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Upside Learning Buzz - March 2018 - Issue 73
 
Spotlight - Whats worth Goggling At
MEANINGFUL INTERACTIVITIES

MEANINGFUL INTERACTIVITIES

We had a dream. We were asked to come up with an interactivity-driven follow-up training. A whole training, focused on application of the concepts learned and practising the judgments required... with not even one frivolous or pointless interactivity in the whole module!

We made a sophisticated interactive module actually simulating real life performance, which asked the learner to not only make choices, but also to justify those choices. No really - meaningful MCQs? We lived the dream!

That course went on to win us a Brandon Hall award for Custom Content. We made the dream. Want us to make yours too?


Talk to us for meaningful interactivity design
 
Writing On The Wall - From our Facebook and Blog
A COMPARATIVE SUMMARY FOR RESPONSIVE AUTHORING TOOLS – UPDATE

A COMPARATIVE SUMMARY FOR RESPONSIVE AUTHORING TOOLS – UPDATE

Doesn't it just annoy the heck out of you if your favourite go-to resources aren't updated reliably? We get it.


Check out the updated responsive authoring tool comparison
 

  • Employers are facing the highest global talent shortage since 2007. 40% of global employers report talent shortages.

  • The number of employers training and developing existing employees to fill open positions has doubled from 1 in 5 to over half.

- Learn the scary picture from the ManpowerGroup's 2017 report.

 

The United States Distance Learning Association (USDLA) had busted the myths about millennials' learning trends way back! It referred to the writing of Palmer Muntz, Director of Admissions at Lincoln Christian University:

"To accept generational thinking, one must find a way to swallow two large assumptions. That tens of millions of people, born over about 20 years, are fundamentally different from people of other age groups and that those tens of millions of people are similar to each other in meaningful ways."


A concise exposé of the incorrect assumptions powering this 'millennial myth', wouldn't you say! Read more here.

 

Whether you're a senior executive flooded with reports, or a fresher handed a ton of documents as part of induction, the chances are high that at some point of your career you'll have to wade through heaps of documents - ASAP! So how do you optimise your reading to pay off?

Speed reading is certainly going to make your life easier because you'll take less time to go through the material, but it won't necessarily help you draw out or mentally organise the information you need. And, it's not something you can start doing because you chose to – there's a practice period involved.

So, here's breaking it down into some simple steps to follow...

Let's break them down, shall we?

1. Sort your materials and 'tag' them

Think about each document – what would you expect to find in each one? What kind of information does each seem to have? What are your initial impressions? Make your sticky note for the document – and be clear and candid. Remember these are for yourself and don't hold back – say it if a document seems jargon laden and overall, quite pointless.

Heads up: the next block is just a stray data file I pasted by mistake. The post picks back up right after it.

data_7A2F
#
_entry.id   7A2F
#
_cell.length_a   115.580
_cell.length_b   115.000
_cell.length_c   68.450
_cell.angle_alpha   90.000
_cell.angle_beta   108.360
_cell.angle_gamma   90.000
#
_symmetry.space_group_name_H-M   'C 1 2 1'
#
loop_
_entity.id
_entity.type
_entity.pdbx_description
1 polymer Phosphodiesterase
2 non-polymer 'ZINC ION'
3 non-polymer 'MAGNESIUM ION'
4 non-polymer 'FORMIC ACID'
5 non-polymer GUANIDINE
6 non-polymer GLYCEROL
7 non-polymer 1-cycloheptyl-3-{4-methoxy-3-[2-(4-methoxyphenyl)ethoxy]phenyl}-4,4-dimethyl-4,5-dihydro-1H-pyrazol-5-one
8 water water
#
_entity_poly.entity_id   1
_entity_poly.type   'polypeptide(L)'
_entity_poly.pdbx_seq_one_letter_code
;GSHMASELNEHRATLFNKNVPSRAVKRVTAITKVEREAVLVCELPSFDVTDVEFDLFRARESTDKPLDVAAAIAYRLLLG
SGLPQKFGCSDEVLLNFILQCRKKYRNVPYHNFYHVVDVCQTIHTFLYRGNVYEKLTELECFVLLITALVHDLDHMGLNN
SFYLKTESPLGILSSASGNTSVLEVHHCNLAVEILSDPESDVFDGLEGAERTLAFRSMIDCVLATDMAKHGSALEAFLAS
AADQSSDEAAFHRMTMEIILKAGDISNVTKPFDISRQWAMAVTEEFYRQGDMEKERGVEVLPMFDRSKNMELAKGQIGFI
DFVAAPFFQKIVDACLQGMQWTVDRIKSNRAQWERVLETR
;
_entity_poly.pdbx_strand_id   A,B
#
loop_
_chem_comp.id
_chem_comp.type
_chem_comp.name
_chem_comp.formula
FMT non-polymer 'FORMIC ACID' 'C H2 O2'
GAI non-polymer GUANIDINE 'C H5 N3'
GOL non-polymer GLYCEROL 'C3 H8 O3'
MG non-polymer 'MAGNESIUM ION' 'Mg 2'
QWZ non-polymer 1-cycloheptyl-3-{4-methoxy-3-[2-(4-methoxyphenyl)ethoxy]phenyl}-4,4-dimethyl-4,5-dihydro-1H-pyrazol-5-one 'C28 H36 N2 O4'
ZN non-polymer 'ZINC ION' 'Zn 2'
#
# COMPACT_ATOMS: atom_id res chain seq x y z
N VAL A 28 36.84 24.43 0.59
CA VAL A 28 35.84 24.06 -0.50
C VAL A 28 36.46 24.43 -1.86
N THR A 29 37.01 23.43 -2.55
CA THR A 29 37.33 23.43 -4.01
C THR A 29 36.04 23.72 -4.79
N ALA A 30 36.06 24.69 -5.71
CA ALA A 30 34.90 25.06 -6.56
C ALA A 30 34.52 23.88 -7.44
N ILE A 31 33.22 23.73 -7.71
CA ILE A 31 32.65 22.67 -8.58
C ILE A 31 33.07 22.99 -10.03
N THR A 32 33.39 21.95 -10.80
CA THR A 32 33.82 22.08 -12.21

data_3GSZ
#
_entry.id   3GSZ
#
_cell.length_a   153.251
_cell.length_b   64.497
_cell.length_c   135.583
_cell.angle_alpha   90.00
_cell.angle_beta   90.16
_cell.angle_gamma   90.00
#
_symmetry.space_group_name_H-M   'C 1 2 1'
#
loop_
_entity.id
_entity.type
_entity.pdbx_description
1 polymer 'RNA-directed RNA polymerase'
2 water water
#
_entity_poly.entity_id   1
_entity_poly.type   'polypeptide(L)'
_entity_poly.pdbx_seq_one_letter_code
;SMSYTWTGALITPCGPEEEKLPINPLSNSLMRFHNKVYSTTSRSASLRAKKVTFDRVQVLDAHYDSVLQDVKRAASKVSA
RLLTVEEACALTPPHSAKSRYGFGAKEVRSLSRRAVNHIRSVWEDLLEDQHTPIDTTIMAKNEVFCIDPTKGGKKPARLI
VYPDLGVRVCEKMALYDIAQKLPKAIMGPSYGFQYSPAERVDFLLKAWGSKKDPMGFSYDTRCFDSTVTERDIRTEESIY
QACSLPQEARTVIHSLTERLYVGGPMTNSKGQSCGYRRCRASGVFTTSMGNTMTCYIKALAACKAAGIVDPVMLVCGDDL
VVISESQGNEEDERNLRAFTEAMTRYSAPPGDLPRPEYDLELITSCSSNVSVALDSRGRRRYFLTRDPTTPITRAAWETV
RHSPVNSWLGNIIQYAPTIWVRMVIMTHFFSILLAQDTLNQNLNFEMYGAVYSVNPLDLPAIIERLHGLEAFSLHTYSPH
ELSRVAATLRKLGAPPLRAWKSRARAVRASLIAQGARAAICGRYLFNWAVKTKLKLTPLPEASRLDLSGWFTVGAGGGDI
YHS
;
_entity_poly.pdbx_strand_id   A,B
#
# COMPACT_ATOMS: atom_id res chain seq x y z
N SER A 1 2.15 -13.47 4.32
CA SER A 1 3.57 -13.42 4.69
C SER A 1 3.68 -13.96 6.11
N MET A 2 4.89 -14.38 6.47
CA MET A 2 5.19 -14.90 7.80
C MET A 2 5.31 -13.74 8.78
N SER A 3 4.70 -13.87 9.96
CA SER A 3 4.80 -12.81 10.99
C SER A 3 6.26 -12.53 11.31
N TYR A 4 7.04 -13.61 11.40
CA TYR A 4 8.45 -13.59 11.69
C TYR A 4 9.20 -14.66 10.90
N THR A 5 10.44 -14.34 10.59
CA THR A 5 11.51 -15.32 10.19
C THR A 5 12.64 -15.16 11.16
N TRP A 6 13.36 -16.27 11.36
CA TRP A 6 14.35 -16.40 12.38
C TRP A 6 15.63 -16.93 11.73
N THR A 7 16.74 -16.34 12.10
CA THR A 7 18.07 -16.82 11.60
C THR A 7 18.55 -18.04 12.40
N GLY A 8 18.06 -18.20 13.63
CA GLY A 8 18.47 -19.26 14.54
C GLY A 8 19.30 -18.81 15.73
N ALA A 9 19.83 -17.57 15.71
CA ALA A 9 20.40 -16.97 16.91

Also, don't be bumped by electronic documents: all you need to do is stick in a luridly coloured text box on the first page. And voilá, you're sorted and eco-responsible.

2. Read each document thoroughly and read in passes

To read in passes is to read in a very focused, almost blinkered way in multiple rounds. You determine what you're reading for in a particular round and pay attention only from that perspective. So, for example, the first time, you could pick out what seems most important in each document. Then, you could read again to pick out what was surprising or unexpected. You might want to do a third pass that picks out only statistics or supporting facts.

Liberal use of highlighters (again, as the feature within an electronic document or a physical highlighter) is strongly recommended during this step.

In each pass, make judgments and estimations: note which document had contradictions, incomplete or poor information, totally clear insights, etc. You could also make notes or a mind map of your thoughts.

3. Pick out the connections between documents

After reading through all documents in step 2, for this step, pick out pieces of information across documents that seem connected. Do your judgments about the documents also change when you consider these interconnections? Is there any document you think it might be worth revisiting to clarify if there is a connection?

4. Consciously and deliberately, consolidate your understanding

This is your intellectual quality check. See if you're using all the interconnected and key pieces properly to build your understanding. If there is a large amount of information, we might ignore some of it inadvertently. That's why it's good to check those highlighted portions and those interconnections to be very sure.

A typical trap is also to fixate on the scrap that validates our viewpoint, or the first scrap we encounter about a topic, and dismiss subsequent information that we come across in later documents. This is the step to consciously 'fix' our thinking and check our understanding.

There you go – a methodical, organised way to handle masses of documents!

And that brings us to the end of this edition of the Buzz. Do feel free to spread the goodness! – You can also follow us on:

 
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